If your member of Congress is listed above, please call them and thank them at 202-224-3121

    Conversely, the members of Congress who voted to gut the Antiquities Act are:
    Rep. Rob Bishop (R-UT), Rep. Don Young (R-AK), Rep. Louie Gohmert (R-TX), Rep. Doug Lamborn (R-CO), Rep. Tom McClintock (R-CA), Rep. Steve Pearce (R-NM), Rep. Glenn Thompson (R-PA), Rep. Paul Gosar (R-AZ), Rep Scott Tipton (R-CO), Rep Doug LaMalfa (R-CA), Rep. Jeff Denham (R-CA), Rep. Paul Cook (R-CA), Rep. Bruce Westerman (R-AR), Rep. Garret Graves (R-LA), Rep. Jody Hice (R-GA), Rep. Amata Radewagen (R-AS), Rep. Darin LaHood (R- IL), Rep. Daniel Webster (R-FL), Rep. Jack Bergman (R-MI), Rep. Liz Cheney (R-WY), Rep. Mike Johnson (R-LA), Rep. Jenniffer González-Colón (R-PR), and Rep. Greg Gianforte (R-MT)

    If your member of Congress is listed above, please call them and register your disappointment at 202-224-3121.

    After the vote on HR 3990, H. Res. 555 was submitted to the mark up. H. Res. 555, introduced by Rep. Grijalva (D-AZ) and 25 other House Democrats, was an attempt to force a formal disclosure of Secretary Zinke’s monument review and gain transparency on the process of its creation. This resolution of inquiry, introduced a week ago, is likely what prompted the Antiquities Act overhaul to be unveiled.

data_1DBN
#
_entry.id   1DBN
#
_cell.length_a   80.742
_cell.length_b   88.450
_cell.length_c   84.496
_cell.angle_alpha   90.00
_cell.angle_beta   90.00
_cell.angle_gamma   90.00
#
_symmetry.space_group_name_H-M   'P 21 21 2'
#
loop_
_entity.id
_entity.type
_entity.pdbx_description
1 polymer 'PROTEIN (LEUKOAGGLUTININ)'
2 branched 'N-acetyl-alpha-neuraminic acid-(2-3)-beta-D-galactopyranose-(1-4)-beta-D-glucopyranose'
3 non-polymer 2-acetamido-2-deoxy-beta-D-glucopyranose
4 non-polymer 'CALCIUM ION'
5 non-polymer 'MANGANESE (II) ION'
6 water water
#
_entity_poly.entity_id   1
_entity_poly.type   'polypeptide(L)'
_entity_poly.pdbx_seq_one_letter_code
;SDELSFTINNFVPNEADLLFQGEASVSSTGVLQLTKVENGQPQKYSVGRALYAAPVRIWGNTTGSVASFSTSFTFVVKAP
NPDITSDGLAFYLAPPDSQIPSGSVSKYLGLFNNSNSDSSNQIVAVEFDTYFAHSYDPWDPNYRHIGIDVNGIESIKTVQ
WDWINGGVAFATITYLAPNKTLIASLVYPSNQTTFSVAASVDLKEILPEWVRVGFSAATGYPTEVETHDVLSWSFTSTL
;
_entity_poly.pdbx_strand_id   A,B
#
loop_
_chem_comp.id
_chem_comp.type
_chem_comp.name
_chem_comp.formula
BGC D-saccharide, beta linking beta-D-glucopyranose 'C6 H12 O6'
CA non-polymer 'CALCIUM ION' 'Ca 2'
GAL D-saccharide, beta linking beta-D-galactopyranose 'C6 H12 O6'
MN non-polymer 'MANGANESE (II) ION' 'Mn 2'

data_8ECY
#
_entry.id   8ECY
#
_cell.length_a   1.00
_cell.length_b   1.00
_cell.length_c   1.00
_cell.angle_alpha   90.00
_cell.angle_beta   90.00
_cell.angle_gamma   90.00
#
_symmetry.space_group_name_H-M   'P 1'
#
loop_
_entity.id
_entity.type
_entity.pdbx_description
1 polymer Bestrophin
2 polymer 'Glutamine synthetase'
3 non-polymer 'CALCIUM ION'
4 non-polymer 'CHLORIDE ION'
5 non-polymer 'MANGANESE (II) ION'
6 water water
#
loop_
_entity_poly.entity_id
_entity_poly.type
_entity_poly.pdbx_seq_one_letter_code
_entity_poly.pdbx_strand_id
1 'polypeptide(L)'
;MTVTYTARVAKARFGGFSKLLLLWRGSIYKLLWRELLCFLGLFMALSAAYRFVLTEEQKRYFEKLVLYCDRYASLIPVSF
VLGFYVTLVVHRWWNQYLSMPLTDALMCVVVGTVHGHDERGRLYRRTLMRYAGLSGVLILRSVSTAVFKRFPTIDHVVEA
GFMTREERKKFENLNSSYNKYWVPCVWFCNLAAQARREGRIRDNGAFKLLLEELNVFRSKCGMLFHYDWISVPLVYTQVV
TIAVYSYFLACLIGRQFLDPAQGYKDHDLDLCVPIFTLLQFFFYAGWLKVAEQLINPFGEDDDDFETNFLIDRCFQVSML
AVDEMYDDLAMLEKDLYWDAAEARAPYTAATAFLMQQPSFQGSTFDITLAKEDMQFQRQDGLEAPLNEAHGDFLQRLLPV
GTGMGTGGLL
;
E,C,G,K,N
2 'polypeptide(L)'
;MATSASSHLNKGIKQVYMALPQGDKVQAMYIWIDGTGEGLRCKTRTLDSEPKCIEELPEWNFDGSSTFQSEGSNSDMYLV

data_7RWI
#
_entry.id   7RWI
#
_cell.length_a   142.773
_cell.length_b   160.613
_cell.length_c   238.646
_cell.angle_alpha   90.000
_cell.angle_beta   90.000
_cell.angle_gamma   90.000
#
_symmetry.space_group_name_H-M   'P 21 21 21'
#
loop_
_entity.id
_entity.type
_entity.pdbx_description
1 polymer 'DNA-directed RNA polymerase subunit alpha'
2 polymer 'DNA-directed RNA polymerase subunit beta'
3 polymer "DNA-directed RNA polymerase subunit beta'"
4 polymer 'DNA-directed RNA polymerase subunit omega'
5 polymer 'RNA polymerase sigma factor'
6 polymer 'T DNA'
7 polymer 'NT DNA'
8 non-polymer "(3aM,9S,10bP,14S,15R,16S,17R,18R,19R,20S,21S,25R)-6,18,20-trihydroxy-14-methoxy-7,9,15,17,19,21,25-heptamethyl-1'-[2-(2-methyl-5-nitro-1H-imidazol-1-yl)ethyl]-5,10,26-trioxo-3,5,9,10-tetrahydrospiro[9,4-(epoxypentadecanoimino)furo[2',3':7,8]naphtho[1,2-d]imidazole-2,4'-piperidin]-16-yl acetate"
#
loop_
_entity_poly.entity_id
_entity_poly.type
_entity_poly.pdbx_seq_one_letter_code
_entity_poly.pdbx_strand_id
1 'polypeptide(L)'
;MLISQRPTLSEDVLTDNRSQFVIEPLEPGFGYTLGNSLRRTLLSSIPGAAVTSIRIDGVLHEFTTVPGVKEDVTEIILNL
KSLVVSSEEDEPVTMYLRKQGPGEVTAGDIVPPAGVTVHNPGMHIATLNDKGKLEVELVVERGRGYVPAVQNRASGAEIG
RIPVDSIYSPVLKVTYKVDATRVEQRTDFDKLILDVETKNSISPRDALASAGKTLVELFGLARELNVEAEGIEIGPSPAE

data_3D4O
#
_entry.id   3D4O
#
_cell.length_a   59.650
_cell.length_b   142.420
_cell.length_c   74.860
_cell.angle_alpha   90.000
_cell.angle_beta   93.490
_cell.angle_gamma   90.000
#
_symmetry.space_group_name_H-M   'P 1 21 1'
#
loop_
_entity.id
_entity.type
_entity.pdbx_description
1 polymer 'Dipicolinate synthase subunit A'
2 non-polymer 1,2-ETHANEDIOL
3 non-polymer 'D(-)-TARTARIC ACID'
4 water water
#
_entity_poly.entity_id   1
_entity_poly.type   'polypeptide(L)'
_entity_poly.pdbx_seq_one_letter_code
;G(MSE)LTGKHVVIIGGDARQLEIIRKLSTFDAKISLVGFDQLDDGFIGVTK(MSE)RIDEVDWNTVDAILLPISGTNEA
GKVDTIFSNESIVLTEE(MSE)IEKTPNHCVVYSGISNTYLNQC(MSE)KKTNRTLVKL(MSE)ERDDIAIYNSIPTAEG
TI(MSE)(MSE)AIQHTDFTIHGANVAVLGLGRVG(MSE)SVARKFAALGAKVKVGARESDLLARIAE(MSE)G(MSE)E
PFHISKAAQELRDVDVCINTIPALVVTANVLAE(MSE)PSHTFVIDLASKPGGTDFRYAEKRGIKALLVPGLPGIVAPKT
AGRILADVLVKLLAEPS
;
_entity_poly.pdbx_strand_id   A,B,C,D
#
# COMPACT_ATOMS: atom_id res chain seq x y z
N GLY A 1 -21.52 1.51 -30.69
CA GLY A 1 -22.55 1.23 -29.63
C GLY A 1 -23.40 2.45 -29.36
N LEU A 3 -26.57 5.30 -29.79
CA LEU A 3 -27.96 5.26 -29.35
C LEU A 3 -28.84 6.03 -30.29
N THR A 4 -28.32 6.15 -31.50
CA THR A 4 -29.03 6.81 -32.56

The resolution was passed out of committee, but was reported “unfavorably,” effectively killing the measure.

    This bill is a disaster, but just because it passed out of the committee doesn’t mean it will become law. To help us make sure it doesn’t, please call your representatives and let them know you oppose H.R. 3990 and any similar effort to gut the Antiquities Act! 202-224-3121

  • October 9th, 2017

    Today we learned Rep. Rob Bishop is putting forward legislation that would put size and qualification limits on monuments that can be designated under the Antiquities Act, eliminating “natural or geologic features” as objects deserving of protection, and giving the president unprecedented authority to shrink monuments.

    “By putting forth this legislation, Congressman Bishop has conceded that President Trump currently has no authority to shrink national monuments,” said Jen Ujifusa, legislative director of the Southern Utah Wilderness Alliance. “If the rules proposed in this bill would have been in place in the original Antiquities Act, Americans would not be lucky enough to have Arches, Zion, Bryce Canyon or Capitol Reef National Parks today—all of which were first protected as national monuments. This is another extreme attack against our public lands from the very congressional delegation that should instead be taking pride in protecting them.”